For one, the Chamber draws no link whatsoever between the two aspects of the decision, the termination of the proceedings and the finality of the trial judgment. It decides to terminate the proceedings, and then in effect uses that finding as a reason to declare the judgment final. But the question of the presumption of innocence is also central to the termination of proceedings. Indeed, when trial chambers in various courts have terminated proceedings, the person benefited from the presumption of innocence and therefore died innocent. That is not the case at the appellate stage, according to the Appeals Chamber’s reading of the ICTY framework. This is a fundamental difference and should have at least warranted some discussion on the part of the judges.

Second of all, one can question the link between the lack of presumption of innocence at the appellate level and the finality of the trial judgment. One could argue that it is mostly a procedural question, with a different distribution of the burden and standard of proof at this stage of the proceedings, and has no impact on the finality of the trial judgment, especially as the whole point of the Appeal is that the trial judgment is not final. It’s a false “but for” causality approach. “But for” the Appeal, the trial judgment would be final. But that is always the case, even if there were application of the presumption of innocence at the appellate stage! For example, where a Prosecutor has appealed an acquittal, the death of the defendant could still be said to finalize the trial judgment, despite the presumption of innocence certainly applying to these crimes for which the acquittal was pronounced… I therefore think the Court should have found another basis for its ruling. And no, I don’t have any other ideas, given that I personally would have put an end to the proceedings ab initio. This would be based on a global concept of criminal proceedings that include both Trial and Appeal phases, both degrees of jurisdiction being actually recognised by human rights instruments as part of fair trial rights, their conditional application being solely dependent on the exercise of the right by the accused, which he did here.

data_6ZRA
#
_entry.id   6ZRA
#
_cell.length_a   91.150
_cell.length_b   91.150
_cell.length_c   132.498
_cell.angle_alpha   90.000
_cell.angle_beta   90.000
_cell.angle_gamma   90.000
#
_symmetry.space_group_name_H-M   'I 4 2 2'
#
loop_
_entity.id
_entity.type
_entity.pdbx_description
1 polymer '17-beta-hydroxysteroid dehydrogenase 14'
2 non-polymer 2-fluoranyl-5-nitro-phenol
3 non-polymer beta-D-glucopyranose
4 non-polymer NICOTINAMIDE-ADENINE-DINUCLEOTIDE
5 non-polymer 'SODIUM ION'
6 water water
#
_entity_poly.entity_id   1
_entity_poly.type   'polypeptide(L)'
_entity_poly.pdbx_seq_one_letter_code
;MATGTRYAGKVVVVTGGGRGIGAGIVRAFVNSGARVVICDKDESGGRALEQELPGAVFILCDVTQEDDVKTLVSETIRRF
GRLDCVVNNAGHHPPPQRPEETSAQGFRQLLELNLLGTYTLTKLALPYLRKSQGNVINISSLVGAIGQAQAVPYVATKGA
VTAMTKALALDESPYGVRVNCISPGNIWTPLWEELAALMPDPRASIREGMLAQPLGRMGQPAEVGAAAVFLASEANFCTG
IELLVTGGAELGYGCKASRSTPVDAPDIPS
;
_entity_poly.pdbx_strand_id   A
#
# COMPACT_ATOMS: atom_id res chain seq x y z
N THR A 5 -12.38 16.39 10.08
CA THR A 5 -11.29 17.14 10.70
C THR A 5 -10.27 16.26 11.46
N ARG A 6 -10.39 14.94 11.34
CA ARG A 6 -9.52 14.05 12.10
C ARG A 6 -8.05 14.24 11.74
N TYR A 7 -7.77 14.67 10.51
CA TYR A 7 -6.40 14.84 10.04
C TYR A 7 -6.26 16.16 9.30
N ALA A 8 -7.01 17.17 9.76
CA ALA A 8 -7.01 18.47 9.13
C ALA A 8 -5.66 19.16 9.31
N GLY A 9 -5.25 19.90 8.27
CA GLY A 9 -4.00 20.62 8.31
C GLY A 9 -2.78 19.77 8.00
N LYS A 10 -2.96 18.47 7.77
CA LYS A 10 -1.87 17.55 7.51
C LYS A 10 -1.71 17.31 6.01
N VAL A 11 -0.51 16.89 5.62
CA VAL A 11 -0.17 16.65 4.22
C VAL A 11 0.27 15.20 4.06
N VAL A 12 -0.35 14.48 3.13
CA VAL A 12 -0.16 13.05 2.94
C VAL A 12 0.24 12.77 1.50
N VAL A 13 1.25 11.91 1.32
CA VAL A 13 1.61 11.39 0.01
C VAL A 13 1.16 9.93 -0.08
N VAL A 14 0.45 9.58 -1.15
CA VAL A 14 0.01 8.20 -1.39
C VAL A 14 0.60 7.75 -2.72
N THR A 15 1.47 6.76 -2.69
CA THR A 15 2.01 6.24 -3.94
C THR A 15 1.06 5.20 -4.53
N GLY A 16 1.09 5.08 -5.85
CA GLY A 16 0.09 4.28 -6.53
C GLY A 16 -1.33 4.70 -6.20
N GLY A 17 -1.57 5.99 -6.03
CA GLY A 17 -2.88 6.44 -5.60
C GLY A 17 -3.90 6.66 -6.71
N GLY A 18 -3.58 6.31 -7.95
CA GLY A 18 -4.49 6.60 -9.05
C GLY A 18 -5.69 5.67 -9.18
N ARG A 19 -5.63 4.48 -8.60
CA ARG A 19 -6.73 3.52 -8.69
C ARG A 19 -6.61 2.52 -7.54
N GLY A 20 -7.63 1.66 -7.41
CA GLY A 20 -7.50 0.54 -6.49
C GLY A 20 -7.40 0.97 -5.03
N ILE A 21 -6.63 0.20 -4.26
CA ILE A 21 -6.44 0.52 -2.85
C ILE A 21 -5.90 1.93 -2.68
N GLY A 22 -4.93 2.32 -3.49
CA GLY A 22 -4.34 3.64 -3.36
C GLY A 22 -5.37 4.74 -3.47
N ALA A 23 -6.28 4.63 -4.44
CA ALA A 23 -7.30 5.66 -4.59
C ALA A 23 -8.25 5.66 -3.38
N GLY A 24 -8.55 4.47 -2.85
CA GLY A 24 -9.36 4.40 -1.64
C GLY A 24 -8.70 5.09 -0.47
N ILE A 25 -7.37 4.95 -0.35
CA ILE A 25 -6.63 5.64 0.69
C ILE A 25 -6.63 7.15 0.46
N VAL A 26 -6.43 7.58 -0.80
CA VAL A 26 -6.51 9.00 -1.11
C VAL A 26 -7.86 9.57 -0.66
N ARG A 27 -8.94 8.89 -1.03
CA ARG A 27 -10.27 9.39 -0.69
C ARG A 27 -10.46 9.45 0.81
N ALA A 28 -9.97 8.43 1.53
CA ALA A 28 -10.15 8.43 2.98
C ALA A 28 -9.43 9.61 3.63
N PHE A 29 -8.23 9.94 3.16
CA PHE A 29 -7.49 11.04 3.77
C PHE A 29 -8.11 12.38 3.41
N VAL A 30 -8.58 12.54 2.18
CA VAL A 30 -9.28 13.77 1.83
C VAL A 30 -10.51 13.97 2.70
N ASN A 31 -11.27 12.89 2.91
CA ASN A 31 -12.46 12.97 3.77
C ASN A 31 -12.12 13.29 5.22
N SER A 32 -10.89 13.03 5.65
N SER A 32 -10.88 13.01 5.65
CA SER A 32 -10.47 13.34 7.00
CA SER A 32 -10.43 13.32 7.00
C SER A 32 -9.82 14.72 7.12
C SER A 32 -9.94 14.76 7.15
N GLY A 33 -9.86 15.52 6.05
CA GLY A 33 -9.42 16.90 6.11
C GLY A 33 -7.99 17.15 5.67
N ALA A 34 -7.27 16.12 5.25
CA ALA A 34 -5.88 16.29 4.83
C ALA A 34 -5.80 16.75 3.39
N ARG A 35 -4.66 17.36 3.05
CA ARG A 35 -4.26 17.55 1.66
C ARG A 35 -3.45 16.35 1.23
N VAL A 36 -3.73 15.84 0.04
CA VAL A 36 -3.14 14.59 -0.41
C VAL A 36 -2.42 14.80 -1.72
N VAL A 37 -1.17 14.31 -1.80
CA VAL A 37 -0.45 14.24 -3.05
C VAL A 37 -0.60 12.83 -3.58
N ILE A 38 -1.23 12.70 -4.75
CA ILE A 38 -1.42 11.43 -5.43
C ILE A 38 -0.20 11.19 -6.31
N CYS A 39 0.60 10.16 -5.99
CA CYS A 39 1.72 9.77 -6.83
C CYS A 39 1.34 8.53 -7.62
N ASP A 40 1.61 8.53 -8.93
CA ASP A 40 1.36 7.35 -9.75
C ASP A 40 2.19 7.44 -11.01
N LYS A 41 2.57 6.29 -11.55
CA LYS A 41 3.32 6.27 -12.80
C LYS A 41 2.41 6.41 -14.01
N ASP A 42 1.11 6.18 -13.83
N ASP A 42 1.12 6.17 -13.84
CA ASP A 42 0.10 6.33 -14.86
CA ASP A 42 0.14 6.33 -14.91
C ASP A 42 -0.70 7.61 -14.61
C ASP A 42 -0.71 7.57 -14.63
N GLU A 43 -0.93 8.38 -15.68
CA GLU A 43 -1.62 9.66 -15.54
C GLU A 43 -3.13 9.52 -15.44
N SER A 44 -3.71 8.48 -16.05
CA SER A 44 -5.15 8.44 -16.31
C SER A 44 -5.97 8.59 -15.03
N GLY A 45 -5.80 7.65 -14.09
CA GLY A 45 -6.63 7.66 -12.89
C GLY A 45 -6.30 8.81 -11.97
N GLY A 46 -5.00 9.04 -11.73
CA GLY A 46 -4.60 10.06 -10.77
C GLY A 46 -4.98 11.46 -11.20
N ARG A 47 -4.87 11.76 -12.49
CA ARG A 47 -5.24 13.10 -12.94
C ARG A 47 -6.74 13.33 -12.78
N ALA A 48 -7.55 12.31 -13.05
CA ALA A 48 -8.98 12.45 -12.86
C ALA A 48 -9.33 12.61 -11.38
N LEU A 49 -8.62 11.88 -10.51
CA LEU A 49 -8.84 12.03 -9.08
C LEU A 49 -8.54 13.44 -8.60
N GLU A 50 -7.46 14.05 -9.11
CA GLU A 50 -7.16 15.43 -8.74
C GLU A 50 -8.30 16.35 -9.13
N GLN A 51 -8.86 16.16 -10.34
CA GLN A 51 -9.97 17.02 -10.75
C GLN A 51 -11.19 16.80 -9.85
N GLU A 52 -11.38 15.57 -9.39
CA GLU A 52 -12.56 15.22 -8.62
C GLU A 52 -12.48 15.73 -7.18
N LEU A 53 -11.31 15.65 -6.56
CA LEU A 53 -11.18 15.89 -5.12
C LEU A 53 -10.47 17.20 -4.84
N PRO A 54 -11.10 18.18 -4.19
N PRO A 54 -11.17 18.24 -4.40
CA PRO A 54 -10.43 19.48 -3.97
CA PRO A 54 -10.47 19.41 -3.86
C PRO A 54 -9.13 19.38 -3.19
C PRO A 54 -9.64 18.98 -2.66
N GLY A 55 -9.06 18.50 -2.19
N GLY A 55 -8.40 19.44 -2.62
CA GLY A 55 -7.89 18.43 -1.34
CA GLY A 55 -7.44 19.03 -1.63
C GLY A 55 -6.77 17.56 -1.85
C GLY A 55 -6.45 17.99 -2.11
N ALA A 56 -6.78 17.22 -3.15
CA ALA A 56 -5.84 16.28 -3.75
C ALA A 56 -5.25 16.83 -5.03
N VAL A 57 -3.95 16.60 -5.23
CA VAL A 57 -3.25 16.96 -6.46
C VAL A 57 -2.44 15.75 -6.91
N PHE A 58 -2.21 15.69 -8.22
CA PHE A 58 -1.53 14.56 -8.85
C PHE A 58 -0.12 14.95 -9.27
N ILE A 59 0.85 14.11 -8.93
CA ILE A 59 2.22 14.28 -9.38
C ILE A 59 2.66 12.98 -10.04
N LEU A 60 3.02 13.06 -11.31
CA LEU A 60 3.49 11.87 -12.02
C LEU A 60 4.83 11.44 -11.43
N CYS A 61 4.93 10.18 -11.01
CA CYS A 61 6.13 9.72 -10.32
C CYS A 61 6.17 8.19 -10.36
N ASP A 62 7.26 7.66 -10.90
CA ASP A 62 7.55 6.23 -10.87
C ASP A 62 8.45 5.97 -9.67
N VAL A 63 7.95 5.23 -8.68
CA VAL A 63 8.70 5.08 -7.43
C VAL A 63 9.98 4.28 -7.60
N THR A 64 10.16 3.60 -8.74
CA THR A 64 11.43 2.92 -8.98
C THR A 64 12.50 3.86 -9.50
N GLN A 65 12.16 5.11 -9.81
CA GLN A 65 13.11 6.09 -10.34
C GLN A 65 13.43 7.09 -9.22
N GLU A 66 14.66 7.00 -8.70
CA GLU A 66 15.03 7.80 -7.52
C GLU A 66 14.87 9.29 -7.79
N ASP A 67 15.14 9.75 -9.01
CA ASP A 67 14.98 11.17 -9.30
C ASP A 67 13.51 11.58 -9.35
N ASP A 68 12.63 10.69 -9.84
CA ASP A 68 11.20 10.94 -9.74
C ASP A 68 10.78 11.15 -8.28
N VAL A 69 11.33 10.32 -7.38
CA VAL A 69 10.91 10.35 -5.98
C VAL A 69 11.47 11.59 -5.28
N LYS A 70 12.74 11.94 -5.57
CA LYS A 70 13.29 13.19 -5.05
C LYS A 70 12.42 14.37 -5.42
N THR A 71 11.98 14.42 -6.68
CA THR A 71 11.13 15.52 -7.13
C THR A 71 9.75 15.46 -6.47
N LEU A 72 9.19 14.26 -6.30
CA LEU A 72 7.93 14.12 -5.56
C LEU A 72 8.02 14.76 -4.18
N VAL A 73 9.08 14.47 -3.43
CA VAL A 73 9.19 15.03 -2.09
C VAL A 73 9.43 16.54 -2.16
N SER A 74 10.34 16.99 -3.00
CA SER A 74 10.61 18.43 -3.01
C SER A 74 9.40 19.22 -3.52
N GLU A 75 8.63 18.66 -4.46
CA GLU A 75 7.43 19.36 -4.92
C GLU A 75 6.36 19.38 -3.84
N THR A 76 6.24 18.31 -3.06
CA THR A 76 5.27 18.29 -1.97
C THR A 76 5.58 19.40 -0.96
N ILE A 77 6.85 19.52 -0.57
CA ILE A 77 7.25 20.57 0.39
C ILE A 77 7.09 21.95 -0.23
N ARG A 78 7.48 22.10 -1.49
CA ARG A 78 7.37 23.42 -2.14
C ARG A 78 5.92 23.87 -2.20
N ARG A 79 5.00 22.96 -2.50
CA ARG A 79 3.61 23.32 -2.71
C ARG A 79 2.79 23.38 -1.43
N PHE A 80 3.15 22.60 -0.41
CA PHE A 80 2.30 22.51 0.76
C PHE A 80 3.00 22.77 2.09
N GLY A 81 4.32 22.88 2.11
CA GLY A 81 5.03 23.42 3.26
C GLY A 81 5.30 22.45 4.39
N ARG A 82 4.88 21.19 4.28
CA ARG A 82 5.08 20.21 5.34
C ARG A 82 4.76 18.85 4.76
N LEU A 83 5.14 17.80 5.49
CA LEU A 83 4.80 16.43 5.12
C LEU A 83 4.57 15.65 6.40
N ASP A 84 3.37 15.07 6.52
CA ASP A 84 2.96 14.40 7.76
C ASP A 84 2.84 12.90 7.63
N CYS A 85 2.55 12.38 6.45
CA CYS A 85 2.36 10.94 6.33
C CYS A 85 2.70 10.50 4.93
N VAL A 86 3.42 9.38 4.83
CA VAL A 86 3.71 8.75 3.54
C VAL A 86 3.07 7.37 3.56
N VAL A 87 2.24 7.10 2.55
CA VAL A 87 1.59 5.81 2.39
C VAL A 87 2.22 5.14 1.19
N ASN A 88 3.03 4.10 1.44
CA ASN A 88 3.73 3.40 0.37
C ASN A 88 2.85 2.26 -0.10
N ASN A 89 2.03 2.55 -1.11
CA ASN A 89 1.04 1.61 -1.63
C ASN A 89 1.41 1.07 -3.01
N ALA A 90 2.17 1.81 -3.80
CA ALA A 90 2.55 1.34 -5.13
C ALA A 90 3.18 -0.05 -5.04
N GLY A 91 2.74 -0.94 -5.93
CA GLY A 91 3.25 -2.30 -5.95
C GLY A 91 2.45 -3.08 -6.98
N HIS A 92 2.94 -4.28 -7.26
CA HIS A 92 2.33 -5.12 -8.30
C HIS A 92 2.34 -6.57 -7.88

Third of all, the Appeals Chamber touches upon a persistent grey area, namely the nature of the appellate proceedings. It might not be a trial de novo and the presumption of innocence might not apply, as the Appeals Chamber claims, but how is that compatible with the systematic practice of the Chamber to review evidence in a similar fashion to a Trial Chamber, increase sentences and even sometimes reverse “not guilty” findings, where you can’t really argue that the presumption of innocence doesn’t apply! There are several ways in dealing with these difficulties, especially in the last situation, by for example denying a right of appeal for the prosecutor in cases of not guilty verdicts, or requiring automatic remanding to a trial chamber, as is the case for most systems where the Appeals Chamber has a similar role. Right now, the Chamber has devised a system where it can have its cake and eat it, depending on the flavor…

Finally, and more generally, the 9 weeks it has taken to issue a 9 page decision (including the procedural history) essentially based on legal opinion in the absence of statutory rules, following the 18 months during which the appeals judgment was not rendered in what was not the most complicated case in the history of international justice, is a further testimony to the Tribunal’s chronic incapacity to render justice in a efficient way in conformity with fundamental fair trial requirements. You could even say that if the Appeals Chamber had done its job correctly the issue of Delic’s death might not have been an issue at all…
And the worst part is that the tribunals don’t even seem to acknowledge this difficulty, hiding, among other things, behind the complexity of the situations. This recent decision at the ICTR is interesting in that respect, where more than 9 years of detention before the trial judgment and more than 2 years without an Appeals Judgment being rendered was not considered undue delay! See particularly the dissenting opinion where Judge Short clearly finds that it is undue delay, and specifically considers the appalling personnel management of the ICTR, which assigns too many cases to the judges, thus preventing speedy justice.